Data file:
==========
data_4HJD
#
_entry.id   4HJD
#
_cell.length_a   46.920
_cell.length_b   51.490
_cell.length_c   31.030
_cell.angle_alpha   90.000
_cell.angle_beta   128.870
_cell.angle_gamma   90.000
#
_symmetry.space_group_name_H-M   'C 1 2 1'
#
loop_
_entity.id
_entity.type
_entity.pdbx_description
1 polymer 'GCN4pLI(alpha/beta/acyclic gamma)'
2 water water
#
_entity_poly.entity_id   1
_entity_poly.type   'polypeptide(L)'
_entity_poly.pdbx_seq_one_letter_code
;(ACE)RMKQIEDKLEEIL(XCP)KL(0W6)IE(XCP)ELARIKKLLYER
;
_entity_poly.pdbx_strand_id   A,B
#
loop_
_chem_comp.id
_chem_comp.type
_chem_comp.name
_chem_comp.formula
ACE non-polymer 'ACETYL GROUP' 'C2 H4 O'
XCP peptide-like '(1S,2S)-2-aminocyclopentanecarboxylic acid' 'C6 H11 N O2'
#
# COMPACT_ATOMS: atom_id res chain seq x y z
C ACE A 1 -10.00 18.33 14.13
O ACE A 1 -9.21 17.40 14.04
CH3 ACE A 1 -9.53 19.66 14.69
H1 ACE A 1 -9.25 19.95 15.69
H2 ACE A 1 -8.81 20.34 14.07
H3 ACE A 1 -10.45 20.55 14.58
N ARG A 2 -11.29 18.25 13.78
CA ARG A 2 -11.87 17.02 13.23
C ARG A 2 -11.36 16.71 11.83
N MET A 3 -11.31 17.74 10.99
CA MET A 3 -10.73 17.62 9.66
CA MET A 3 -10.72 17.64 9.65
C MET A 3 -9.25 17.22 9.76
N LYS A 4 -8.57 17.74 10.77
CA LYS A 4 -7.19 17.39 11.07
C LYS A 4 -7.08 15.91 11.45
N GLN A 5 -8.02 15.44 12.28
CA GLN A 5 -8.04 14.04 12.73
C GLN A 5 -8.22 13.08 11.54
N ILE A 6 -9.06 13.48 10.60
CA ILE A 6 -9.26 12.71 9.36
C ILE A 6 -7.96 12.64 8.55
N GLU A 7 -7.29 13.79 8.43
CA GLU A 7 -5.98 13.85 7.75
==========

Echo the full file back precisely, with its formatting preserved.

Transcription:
data_4HJD
#
_entry.id   4HJD
#
_cell.length_a   46.920
_cell.length_b   51.490
_cell.length_c   31.030
_cell.angle_alpha   90.000
_cell.angle_beta   128.870
_cell.angle_gamma   90.000
#
_symmetry.space_group_name_H-M   'C 1 2 1'
#
loop_
_entity.id
_entity.type
_entity.pdbx_description
1 polymer 'GCN4pLI(alpha/beta/acyclic gamma)'
2 water water
#
_entity_poly.entity_id   1
_entity_poly.type   'polypeptide(L)'
_entity_poly.pdbx_seq_one_letter_code
;(ACE)RMKQIEDKLEEIL(XCP)KL(0W6)IE(XCP)ELARIKKLLYER
;
_entity_poly.pdbx_strand_id   A,B
#
loop_
_chem_comp.id
_chem_comp.type
_chem_comp.name
_chem_comp.formula
ACE non-polymer 'ACETYL GROUP' 'C2 H4 O'
XCP peptide-like '(1S,2S)-2-aminocyclopentanecarboxylic acid' 'C6 H11 N O2'
#
# COMPACT_ATOMS: atom_id res chain seq x y z
C ACE A 1 -10.00 18.33 14.13
O ACE A 1 -9.21 17.40 14.04
CH3 ACE A 1 -9.53 19.66 14.69
H1 ACE A 1 -9.25 19.95 15.69
H2 ACE A 1 -8.81 20.34 14.07
H3 ACE A 1 -10.45 20.55 14.58
N ARG A 2 -11.29 18.25 13.78
CA ARG A 2 -11.87 17.02 13.23
C ARG A 2 -11.36 16.71 11.83
N MET A 3 -11.31 17.74 10.99
CA MET A 3 -10.73 17.62 9.66
CA MET A 3 -10.72 17.64 9.65
C MET A 3 -9.25 17.22 9.76
N LYS A 4 -8.57 17.74 10.77
CA LYS A 4 -7.19 17.39 11.07
C LYS A 4 -7.08 15.91 11.45
N GLN A 5 -8.02 15.44 12.28
CA GLN A 5 -8.04 14.04 12.73
C GLN A 5 -8.22 13.08 11.54
N ILE A 6 -9.06 13.48 10.60
CA ILE A 6 -9.26 12.71 9.36
C ILE A 6 -7.96 12.64 8.55
N GLU A 7 -7.29 13.79 8.43
CA GLU A 7 -5.98 13.85 7.75